Everything is deliberate, and all aspects were conceived as part of the whole. And yes, it is the case that these songs were not written through jamming. As for our process, I'd bring in rough demos, and then Ian and I would re-demo in order to further work on structures and components until completion. Electronics were part of the process from the beginning and play a role when heard, and so were never added for the sake of it or just "on top" of the main instrumentation.
How has the arrival of Samuel Smith on guitar impacted the sound of Aeviterne? He comes from a fairly avant-garde, technical background, at least with respect to his other bands. Has his playing added anything different to the band?
Sam is a great player and brings with him a lot of musical experience and know-how. The LP was almost fully written before he started playing with us, but he did contribute to the instrumental song 'The Ailing Façade' by writing a lot of the bass.
Conceptually, I interpret "The Ailing Facade" to refer to the difficulty of reconciling one's public and private sense of self in a world in which the delineation between the two has become less concrete. Is that a fair interpretation, and can you expand on what "The Ailing Facade" means for you? And is it important for the music to reflect the lyrical and philosophical themes of the album?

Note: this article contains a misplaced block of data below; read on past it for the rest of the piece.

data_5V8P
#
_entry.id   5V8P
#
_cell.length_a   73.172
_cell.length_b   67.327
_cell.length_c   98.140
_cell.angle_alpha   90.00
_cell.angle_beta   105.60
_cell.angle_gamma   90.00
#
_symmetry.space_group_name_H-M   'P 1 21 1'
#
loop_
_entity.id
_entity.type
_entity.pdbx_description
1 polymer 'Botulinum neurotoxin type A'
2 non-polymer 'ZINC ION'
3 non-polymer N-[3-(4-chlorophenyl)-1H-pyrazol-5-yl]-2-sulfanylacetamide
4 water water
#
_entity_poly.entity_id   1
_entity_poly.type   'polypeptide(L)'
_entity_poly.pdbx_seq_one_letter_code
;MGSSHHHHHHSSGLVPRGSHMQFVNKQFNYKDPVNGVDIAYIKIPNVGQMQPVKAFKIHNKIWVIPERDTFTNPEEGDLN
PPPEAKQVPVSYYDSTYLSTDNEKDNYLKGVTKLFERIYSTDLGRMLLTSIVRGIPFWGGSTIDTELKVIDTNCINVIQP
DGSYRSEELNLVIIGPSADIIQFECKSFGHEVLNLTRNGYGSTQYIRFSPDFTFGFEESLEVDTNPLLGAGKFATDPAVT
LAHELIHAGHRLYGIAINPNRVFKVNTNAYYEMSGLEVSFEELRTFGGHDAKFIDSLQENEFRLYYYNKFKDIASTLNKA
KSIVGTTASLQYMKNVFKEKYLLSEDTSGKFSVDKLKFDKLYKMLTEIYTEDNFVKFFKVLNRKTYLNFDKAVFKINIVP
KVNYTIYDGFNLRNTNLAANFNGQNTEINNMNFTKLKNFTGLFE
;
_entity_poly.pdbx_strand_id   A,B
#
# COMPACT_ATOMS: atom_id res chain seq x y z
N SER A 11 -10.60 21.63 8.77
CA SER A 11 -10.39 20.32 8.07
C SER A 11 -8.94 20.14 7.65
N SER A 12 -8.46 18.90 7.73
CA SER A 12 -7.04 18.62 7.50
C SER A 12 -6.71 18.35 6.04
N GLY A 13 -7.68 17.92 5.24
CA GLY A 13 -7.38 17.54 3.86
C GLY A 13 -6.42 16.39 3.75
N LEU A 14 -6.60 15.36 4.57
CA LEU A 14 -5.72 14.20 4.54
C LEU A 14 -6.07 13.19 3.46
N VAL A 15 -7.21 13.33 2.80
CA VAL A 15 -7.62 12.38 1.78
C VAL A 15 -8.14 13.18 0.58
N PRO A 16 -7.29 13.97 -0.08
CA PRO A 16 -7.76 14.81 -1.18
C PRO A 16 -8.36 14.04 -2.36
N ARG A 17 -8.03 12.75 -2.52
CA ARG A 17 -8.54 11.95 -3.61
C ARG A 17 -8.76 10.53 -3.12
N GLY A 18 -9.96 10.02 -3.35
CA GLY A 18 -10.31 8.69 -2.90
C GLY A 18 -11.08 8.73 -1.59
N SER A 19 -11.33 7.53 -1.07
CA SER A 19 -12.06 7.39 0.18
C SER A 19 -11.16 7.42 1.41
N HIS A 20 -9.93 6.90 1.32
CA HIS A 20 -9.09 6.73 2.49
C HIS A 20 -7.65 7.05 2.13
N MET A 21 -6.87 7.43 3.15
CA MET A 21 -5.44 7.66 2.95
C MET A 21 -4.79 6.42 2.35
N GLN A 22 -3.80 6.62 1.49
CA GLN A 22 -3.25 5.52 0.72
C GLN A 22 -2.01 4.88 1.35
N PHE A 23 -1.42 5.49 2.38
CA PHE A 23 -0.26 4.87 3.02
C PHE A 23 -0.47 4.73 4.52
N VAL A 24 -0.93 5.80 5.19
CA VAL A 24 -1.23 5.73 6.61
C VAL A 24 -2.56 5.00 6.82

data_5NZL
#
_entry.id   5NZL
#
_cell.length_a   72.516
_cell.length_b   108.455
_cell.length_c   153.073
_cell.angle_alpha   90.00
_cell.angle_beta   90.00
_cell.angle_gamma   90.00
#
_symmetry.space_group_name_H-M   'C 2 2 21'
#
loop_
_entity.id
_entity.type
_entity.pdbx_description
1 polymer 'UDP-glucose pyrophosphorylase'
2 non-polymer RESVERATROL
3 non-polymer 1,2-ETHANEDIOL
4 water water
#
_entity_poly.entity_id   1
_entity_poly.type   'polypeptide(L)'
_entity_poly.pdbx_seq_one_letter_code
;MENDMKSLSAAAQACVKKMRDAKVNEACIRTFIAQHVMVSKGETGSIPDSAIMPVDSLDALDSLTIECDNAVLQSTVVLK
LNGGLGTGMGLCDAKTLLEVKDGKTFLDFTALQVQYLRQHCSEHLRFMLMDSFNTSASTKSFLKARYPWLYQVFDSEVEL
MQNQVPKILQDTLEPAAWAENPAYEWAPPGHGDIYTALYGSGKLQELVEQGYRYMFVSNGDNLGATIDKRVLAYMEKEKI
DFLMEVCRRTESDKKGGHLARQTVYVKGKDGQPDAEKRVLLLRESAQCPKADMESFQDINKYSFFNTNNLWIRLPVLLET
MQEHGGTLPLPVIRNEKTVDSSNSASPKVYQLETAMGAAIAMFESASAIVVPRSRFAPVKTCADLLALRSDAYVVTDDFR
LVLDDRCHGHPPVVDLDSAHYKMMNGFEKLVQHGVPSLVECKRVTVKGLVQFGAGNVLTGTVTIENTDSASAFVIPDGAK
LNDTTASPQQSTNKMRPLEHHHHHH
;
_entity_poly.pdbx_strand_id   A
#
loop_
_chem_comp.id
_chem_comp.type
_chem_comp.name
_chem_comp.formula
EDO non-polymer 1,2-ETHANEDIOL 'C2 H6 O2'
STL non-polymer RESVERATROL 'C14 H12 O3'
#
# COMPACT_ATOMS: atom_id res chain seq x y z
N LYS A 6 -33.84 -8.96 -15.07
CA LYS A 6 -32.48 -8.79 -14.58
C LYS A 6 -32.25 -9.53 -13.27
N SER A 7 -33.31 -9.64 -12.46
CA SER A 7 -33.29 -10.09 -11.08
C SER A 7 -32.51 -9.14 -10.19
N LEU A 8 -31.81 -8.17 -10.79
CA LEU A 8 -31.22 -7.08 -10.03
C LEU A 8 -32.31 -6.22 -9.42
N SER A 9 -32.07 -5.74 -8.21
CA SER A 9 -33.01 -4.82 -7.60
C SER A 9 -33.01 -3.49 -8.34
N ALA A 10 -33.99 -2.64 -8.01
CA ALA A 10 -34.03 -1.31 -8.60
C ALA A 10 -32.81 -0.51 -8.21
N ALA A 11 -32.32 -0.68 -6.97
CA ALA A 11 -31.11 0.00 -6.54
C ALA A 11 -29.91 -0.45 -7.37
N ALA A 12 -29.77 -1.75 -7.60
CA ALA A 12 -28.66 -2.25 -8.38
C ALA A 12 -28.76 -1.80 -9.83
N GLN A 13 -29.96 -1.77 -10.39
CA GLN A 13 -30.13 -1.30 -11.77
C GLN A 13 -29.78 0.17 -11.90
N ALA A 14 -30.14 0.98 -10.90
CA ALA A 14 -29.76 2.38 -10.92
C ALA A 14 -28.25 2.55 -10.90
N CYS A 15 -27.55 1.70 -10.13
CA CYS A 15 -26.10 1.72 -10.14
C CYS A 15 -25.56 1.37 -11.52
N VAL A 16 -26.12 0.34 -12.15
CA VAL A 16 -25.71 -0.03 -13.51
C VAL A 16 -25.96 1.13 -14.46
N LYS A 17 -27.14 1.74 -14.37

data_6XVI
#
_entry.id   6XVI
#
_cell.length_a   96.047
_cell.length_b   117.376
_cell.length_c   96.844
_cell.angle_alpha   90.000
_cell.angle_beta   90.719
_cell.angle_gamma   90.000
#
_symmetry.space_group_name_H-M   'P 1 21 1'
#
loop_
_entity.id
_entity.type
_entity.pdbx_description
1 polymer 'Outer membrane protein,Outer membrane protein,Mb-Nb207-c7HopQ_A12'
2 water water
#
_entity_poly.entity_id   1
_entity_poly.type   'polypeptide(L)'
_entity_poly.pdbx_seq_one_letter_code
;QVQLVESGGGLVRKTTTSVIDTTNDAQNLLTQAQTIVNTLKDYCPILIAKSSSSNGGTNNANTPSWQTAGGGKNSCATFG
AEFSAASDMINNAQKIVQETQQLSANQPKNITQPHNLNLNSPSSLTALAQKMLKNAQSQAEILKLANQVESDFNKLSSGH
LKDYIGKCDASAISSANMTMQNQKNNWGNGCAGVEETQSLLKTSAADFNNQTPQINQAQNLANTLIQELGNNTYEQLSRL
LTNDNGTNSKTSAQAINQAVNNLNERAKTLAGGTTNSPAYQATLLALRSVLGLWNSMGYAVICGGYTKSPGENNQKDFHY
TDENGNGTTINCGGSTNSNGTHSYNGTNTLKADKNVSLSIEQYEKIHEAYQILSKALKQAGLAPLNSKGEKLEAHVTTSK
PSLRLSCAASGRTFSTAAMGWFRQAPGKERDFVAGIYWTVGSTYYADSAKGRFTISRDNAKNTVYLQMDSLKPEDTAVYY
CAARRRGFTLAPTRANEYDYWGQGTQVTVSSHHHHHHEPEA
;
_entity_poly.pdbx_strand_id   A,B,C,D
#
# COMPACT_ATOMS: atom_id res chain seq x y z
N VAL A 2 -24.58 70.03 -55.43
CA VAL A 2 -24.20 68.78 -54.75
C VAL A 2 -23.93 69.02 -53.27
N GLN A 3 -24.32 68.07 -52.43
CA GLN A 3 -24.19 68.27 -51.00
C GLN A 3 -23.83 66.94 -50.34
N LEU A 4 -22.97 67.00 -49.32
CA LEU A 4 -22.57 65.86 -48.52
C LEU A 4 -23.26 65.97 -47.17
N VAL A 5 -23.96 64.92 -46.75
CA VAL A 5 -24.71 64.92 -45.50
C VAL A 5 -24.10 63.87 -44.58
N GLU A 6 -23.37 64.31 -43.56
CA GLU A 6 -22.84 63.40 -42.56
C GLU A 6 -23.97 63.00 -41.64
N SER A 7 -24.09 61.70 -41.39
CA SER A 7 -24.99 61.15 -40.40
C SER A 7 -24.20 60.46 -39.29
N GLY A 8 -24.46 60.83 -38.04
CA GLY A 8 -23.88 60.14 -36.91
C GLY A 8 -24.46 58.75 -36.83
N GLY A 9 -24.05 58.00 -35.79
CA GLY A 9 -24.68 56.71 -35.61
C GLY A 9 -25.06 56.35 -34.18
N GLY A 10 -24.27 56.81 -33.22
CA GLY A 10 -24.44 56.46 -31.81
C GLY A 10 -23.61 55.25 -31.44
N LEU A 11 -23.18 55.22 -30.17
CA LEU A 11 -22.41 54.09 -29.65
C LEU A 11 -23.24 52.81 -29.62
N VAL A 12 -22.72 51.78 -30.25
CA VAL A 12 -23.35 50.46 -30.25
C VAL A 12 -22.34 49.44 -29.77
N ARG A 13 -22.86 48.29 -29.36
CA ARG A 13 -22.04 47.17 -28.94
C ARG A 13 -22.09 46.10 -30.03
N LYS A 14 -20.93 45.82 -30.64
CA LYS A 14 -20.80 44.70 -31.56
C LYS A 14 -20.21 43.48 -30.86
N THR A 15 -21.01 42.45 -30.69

The phrase The Ailing Facade is perhaps best described as representing states that could lead to potential conclusions of the human condition. With the LP, I'm getting into futility, madness, extinction, stuff like that. The lyrics exemplify and ponder these types of conclusions. Lyrically, I'm always hinting at the biggest picture (at least that I'm aware of at the time of writing the lyrics) - the reasons or questions behind, and leading to, the examples outlined. So the lyrics are meant to lead to an idea: of doubt around whether there can be consensus on what human progress actually is, and, if identified, its likelihood. Perhaps humanity's 'wheels', being mud-bound and slick with philosophical conundrums (consciously or not!), will keep spinning out until failure, no matter how much pressure we apply to the gas pedal. Of course, by failure I mean whatever self-inflicted end of humanity you want to choose. And so: is progress for humanity even possible given the circumstances of the human condition? This is the question I want to leave with the reader/listener. And yes, I'm thinking more in terms of musical and lyrical cohesion these days (as mentioned in the first answer): I think there is room for Aeviterne's growth there.